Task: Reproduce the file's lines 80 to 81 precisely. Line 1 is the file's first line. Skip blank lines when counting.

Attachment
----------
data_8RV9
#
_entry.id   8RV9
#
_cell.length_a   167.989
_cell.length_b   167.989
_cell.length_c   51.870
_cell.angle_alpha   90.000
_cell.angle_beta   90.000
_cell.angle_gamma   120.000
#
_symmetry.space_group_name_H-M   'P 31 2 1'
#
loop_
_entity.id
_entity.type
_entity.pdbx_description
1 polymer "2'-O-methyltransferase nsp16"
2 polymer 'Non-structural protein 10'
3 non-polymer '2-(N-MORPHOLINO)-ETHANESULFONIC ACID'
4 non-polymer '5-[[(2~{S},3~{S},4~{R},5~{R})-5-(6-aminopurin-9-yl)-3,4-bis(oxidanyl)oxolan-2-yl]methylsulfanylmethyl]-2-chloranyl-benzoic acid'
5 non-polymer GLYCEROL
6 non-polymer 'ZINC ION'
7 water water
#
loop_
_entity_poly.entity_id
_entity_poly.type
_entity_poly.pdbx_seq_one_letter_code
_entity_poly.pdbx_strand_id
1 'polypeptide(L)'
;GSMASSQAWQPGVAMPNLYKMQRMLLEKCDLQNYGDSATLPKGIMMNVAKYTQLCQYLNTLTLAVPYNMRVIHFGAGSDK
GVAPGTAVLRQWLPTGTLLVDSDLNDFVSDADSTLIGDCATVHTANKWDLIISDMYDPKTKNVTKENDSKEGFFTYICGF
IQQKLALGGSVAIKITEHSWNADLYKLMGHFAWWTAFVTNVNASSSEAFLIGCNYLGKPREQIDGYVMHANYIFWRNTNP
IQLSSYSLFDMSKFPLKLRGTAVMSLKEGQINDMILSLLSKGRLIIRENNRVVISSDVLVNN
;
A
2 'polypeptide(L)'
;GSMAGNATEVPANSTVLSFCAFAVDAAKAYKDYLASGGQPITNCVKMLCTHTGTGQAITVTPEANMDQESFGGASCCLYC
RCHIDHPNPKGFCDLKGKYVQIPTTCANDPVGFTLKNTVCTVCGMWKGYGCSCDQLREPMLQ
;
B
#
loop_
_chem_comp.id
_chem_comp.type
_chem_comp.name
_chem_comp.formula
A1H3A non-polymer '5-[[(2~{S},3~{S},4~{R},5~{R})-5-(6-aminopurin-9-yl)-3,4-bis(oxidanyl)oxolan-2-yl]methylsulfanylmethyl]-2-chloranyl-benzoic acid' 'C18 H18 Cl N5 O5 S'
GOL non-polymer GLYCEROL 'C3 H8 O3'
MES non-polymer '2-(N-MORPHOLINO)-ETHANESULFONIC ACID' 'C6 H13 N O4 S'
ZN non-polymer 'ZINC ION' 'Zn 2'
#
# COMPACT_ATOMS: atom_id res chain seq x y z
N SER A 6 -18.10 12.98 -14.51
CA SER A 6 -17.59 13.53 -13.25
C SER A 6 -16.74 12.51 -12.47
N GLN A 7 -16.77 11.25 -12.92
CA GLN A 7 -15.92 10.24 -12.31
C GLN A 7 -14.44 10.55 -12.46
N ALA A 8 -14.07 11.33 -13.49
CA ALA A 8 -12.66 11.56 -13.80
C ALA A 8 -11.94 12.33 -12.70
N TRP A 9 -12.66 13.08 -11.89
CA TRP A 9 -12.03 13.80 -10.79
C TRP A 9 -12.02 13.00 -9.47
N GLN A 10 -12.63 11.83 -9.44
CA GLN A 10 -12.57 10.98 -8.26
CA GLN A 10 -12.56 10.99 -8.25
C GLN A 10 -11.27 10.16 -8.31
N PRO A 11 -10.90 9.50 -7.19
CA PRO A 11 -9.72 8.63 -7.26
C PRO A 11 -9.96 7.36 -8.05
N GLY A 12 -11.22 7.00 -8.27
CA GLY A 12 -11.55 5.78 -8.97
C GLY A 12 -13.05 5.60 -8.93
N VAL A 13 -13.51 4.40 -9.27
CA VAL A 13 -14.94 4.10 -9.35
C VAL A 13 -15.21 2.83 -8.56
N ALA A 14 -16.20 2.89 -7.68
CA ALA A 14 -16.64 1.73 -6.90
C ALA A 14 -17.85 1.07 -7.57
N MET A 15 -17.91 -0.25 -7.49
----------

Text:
N ALA A 14 -16.20 2.89 -7.68
CA ALA A 14 -16.64 1.73 -6.90